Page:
It’s the custom in the Episcopal Church, on Annual Meeting Sunday, for the Rector to present a little speech on where the church has been in the past year, and where she thinks it’s going. And it’s our custom at St. Dunstan’s, as at many churches, for that speech to be my sermon, so that you don’t have to listen to me give TWO fifteen-minute talks in one morning.
I could probably spend 15 minutes just talking about everything we’ve changed in 2014. 2014 was a year of a lot of transitions and new approaches. We hired our office coordinator Pamela in March, and she’s already become essential. We got new accounting and member database software, and then a new office computer that can run it all better. Anyone who’s been through software transitions can guess how many hours that’s taken! We upgraded our Internet service here at the church – a long-overdue transition. I spend a lot less time waiting for pages to load than I used to, and we can actually stream video, and show some of the infinite world of content – some of which is actually useful and relevant – on our awesome new TV & Roku setup in the Meeting Room. We found a new home for our elderly commercial dishwasher – you can visit it over at Sector 67 Makerspace, if you miss it – and we bought a new dishwasher which is used several times a week. We changed over most of the light bulbs in this building to LED technology, to reduce our energy use and, we hope, give us longer bulb life!
And then there’s all the new stuff we did in 2014. Our growth, numerical and spiritual, called for new spaces and opportunities to grow more and go deeper. We began to offer some kind of teaching or sharing time every Sunday at 9am. Our growing Sunday School now meets twice a month. We added a summer Vacation Bible School, which was wildly successful. And our Sandbox Worship began in the fall of 2013 but became a weekly gathering in March of 2014.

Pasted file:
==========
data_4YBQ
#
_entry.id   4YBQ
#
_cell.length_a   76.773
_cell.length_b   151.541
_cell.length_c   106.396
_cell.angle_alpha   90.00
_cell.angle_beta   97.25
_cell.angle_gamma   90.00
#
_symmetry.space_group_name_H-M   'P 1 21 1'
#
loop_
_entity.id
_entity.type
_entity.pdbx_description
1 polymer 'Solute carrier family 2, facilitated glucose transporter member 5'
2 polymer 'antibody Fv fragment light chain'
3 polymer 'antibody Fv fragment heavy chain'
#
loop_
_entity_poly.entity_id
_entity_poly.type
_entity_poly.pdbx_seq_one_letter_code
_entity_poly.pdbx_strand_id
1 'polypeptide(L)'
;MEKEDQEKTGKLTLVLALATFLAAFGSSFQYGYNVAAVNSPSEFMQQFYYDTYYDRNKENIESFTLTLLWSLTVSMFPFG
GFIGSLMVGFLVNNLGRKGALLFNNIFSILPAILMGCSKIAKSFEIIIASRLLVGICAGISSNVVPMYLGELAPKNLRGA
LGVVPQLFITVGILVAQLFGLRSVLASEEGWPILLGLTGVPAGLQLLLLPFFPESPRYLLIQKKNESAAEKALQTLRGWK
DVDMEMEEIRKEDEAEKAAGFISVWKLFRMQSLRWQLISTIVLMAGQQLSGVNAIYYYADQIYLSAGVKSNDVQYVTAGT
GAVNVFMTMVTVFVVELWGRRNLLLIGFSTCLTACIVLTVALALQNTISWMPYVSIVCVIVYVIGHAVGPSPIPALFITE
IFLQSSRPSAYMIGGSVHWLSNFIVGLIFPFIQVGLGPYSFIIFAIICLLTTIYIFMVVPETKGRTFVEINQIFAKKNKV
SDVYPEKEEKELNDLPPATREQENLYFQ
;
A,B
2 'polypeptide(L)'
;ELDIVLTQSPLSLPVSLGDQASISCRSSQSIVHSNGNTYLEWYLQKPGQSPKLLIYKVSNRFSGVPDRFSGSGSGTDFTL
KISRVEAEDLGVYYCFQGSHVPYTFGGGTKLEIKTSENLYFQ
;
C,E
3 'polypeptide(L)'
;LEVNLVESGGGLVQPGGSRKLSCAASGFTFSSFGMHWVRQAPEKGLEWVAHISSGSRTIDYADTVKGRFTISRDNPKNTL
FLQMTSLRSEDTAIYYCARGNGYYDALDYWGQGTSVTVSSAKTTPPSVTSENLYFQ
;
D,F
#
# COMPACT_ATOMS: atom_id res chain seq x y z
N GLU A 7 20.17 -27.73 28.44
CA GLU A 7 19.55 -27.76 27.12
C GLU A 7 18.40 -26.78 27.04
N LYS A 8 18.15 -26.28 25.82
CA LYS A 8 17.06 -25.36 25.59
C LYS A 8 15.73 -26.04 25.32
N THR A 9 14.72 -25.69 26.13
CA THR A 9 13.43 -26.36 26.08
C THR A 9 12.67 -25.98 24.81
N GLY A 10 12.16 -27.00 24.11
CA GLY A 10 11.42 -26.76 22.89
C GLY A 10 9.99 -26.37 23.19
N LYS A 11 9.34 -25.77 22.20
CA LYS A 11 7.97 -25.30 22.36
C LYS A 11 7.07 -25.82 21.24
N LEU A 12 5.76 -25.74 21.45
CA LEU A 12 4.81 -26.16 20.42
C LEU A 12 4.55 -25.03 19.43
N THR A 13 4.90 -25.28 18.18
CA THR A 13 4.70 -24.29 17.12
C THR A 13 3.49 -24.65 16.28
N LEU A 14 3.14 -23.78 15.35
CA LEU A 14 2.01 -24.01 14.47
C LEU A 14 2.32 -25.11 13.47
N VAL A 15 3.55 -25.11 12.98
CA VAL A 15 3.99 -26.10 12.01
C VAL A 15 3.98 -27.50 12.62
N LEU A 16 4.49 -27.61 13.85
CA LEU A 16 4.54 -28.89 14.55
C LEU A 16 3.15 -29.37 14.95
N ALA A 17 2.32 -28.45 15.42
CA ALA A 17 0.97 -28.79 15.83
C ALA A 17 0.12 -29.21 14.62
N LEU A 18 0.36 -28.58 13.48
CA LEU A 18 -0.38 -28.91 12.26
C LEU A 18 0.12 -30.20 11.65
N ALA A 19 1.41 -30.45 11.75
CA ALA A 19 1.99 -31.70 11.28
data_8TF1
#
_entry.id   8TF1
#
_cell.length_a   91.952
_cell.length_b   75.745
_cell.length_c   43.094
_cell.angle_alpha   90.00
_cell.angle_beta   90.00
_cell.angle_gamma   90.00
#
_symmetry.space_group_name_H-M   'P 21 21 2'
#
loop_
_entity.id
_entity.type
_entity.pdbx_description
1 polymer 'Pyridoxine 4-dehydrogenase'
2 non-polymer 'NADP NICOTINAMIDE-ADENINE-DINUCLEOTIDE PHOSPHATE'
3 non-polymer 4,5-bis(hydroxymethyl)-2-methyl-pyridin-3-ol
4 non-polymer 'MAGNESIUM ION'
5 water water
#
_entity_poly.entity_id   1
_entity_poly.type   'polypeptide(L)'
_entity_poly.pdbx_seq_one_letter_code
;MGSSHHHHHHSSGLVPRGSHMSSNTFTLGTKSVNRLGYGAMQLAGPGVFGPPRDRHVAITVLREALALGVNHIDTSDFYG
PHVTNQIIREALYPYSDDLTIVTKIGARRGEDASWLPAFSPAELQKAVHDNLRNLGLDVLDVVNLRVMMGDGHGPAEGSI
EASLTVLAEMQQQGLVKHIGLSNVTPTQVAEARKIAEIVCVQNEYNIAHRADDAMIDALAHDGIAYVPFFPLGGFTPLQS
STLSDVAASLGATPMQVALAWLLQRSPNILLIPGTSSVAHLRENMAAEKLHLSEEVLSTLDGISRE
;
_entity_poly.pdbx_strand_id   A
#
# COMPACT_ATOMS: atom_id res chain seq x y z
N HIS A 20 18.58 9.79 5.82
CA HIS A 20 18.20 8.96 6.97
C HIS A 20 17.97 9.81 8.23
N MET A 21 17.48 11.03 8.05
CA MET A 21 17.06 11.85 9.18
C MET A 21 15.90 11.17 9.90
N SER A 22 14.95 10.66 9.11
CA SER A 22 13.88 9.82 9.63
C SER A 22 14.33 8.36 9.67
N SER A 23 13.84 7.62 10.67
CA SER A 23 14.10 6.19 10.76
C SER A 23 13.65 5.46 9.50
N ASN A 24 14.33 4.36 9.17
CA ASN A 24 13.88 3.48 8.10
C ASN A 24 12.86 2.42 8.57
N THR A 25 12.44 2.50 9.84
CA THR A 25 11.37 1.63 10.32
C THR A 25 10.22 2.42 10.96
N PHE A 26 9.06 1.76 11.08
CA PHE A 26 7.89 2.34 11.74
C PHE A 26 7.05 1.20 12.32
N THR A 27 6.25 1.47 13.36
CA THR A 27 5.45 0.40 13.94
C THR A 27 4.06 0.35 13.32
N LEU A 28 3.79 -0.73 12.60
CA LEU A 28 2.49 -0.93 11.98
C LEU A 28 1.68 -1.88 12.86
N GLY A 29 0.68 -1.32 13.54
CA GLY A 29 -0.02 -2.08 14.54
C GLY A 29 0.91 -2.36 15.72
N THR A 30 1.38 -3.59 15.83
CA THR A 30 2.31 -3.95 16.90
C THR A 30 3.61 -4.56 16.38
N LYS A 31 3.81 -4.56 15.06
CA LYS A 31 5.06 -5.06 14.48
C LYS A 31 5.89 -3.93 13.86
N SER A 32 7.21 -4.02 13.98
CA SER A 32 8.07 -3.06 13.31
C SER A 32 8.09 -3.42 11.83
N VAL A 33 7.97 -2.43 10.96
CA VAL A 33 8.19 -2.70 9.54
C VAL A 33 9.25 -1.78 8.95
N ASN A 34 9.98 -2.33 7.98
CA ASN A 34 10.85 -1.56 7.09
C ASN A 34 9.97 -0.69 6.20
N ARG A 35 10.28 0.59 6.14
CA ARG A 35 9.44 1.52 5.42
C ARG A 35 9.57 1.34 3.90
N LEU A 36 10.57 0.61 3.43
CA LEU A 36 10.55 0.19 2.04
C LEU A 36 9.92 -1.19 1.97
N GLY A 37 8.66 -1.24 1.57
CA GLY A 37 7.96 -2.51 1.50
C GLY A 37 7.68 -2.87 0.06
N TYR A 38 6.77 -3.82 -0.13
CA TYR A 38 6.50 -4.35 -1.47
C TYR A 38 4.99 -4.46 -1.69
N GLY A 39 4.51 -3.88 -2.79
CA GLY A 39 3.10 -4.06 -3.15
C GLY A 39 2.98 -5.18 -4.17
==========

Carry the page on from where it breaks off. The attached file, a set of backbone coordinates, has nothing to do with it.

Many of you may not be aware of a lot of these changes. New lightbulbs, or the fact that your giving statement is generated by Quickbooks instead of ACS… who knew? But believe me when I tell you that all of these changes have taken a lot of time and energy, for your church staff and many volunteers, too. I’m looking forward to a year in which all these changes can settle out and become our new normal. But as much energy as they took, and as crazy as we maybe were to pack so many into one year, they were all necessary, for various reasons. We replaced things and models and arrangements that weren’t serving us well anymore – too old, too big, too expensive, too slow, too limited. We’re moving forward with greater flexibility, focus, and efficiency, better able to become whatever God has in mind for St. Dunstan’s in the 21st century.
I wish I could tell you that we’re done. That we’ve changed what we needed to change and upgraded what we needed to upgrade and begun what we needed to begin, and we’re good to go. But I can’t tell you that. We are living in a time of great change, for the world, for the church. This is the decade in which the Episcopal Church, as a body, finally has to face and respond to the epochal changes in culture, faith, and economy that have transformed the face of American society and religion over the past half-century. That’s the urgency behind the work of the Task Force for Re-Imagining the Episcopal Church, or TREC. TREC was called into being by our last national church gathering, the General Convention in 2012. They recently released their final report, in preparation for this summer’s General Convention, at which I will serve as a deputy from our diocese.
The simplest way to explain their work is to quote a little from the report itself. (You can download the full report here.)
“The members of the Task Force for Reimagining The Episcopal Church believe that the Holy Spirit is calling our Church to participate in God’s mission in a faithful and life-giving way in a changing world….